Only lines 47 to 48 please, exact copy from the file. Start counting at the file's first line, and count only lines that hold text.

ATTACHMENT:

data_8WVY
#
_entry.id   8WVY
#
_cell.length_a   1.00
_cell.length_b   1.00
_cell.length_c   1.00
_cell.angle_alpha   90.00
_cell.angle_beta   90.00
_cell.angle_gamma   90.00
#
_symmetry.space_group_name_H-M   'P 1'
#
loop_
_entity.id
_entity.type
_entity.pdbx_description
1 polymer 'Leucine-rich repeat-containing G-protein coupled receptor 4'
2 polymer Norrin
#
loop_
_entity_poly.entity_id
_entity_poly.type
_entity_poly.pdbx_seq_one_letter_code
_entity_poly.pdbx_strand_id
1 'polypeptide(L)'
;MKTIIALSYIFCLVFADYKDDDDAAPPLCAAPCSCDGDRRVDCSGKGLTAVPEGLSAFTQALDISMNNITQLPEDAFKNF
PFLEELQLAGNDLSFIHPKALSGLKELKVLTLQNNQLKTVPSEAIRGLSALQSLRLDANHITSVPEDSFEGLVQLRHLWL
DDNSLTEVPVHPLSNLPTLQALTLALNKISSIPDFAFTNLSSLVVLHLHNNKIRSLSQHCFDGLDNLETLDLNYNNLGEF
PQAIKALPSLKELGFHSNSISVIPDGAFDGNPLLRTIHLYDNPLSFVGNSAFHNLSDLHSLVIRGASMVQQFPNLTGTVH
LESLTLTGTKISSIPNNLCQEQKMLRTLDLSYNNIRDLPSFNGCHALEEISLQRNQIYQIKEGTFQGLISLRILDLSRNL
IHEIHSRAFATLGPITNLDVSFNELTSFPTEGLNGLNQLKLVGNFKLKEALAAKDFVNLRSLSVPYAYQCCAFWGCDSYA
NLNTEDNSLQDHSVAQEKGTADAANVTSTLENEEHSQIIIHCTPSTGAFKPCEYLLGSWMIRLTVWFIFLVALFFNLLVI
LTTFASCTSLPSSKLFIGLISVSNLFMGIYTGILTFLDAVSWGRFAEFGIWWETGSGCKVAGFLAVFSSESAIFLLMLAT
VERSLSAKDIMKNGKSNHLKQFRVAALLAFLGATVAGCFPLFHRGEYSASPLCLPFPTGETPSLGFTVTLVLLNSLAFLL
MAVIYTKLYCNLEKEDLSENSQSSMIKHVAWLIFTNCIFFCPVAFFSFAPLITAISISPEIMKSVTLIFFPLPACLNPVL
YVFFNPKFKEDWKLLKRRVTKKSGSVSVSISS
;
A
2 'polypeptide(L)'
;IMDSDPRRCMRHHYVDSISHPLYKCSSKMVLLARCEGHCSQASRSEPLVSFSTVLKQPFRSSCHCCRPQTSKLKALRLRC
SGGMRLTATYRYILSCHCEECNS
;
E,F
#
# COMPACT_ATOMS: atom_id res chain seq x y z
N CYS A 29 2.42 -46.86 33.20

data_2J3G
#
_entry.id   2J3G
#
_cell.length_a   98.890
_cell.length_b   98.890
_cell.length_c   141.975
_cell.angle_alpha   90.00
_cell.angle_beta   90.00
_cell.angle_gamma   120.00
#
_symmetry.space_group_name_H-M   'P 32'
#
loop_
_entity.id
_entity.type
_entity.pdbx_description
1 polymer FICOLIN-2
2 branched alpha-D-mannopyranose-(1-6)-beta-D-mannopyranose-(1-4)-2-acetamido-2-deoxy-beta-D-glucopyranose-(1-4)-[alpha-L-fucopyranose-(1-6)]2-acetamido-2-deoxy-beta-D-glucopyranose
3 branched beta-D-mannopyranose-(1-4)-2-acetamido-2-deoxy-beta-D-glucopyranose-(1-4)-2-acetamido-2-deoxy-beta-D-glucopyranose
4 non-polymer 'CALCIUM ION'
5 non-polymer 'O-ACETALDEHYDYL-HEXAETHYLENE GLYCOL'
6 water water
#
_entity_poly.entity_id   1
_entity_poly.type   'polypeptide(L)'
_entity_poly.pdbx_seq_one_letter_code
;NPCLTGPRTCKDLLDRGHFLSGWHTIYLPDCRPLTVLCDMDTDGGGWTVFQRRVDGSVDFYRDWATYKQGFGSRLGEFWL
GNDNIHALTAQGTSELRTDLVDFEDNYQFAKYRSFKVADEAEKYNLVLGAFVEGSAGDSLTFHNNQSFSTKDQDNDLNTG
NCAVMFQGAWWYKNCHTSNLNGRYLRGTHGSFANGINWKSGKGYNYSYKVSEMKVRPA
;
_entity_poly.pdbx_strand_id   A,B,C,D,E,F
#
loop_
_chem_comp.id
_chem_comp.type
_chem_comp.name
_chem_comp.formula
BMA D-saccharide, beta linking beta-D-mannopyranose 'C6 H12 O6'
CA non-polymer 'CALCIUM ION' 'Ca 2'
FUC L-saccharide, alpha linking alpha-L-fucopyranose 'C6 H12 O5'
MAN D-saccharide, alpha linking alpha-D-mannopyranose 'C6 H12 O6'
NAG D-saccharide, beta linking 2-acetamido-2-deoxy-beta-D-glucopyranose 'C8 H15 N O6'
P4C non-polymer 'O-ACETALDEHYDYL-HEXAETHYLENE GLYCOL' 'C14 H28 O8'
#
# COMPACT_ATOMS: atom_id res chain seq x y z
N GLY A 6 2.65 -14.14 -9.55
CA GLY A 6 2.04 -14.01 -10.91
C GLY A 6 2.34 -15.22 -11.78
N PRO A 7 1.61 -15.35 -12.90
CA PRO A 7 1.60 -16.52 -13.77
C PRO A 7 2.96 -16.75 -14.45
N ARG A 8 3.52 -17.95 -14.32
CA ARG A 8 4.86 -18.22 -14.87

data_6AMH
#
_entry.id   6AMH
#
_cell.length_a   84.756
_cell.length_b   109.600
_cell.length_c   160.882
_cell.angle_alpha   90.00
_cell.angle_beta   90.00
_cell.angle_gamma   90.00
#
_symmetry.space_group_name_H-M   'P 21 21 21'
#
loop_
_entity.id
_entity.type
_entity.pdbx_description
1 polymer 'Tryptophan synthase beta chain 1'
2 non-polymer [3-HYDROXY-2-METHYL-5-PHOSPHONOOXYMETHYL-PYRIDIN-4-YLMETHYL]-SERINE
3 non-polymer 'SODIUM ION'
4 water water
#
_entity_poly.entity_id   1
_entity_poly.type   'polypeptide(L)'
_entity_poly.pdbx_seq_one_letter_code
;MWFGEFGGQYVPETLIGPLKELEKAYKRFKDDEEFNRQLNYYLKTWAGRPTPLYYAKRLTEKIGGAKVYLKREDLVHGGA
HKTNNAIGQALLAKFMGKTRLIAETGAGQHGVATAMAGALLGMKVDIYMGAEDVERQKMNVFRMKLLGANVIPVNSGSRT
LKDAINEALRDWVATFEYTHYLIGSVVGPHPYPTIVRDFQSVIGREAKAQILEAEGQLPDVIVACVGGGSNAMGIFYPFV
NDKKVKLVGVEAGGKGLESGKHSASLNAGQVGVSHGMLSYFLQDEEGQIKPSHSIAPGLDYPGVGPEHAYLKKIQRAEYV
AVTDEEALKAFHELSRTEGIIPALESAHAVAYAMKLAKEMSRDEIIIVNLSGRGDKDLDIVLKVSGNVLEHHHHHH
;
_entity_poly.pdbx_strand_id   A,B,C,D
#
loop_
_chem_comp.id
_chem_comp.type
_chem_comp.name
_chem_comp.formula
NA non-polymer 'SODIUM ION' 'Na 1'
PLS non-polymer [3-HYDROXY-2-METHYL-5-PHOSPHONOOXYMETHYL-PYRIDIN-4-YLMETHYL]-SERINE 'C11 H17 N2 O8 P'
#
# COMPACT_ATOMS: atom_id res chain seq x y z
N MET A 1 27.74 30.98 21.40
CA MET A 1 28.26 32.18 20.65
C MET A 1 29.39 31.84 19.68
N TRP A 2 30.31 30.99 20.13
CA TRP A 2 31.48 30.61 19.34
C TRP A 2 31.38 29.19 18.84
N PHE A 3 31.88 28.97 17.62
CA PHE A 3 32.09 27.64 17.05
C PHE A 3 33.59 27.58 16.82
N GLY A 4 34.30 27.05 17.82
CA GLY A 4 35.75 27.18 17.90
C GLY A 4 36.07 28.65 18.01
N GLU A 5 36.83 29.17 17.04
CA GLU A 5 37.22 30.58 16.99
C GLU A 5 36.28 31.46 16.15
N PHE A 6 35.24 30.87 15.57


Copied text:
N CYS A 29 2.42 -46.86 33.20

data_2J3G